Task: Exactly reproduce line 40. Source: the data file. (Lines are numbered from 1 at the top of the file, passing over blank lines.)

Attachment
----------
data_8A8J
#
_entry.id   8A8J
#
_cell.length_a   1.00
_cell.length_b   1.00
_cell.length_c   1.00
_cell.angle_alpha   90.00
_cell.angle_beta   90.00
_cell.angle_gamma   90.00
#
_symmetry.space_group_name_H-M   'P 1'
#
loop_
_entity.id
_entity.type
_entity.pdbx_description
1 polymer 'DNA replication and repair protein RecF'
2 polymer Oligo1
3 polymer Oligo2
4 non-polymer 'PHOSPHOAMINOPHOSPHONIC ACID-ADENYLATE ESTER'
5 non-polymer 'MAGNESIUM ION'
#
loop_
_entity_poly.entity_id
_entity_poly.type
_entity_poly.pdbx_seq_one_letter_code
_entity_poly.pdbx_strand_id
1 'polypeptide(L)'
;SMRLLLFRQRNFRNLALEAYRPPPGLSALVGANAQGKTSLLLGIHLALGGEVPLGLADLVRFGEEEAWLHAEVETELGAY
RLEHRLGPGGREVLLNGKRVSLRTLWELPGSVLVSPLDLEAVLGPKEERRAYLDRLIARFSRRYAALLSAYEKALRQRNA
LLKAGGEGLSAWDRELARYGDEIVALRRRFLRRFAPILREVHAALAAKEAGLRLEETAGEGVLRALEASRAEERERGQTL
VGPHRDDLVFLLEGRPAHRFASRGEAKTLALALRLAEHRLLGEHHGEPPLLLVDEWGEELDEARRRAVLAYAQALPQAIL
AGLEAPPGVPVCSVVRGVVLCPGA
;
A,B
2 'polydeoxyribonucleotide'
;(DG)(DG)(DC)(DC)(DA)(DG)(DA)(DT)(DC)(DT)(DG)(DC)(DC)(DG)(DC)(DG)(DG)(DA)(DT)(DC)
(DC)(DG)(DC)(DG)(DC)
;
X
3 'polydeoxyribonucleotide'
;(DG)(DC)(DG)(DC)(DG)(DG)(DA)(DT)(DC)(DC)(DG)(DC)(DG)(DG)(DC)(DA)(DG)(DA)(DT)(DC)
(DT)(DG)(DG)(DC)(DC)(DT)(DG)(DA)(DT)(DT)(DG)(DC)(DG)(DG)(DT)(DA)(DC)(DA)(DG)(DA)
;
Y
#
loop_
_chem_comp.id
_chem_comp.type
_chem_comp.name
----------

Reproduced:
;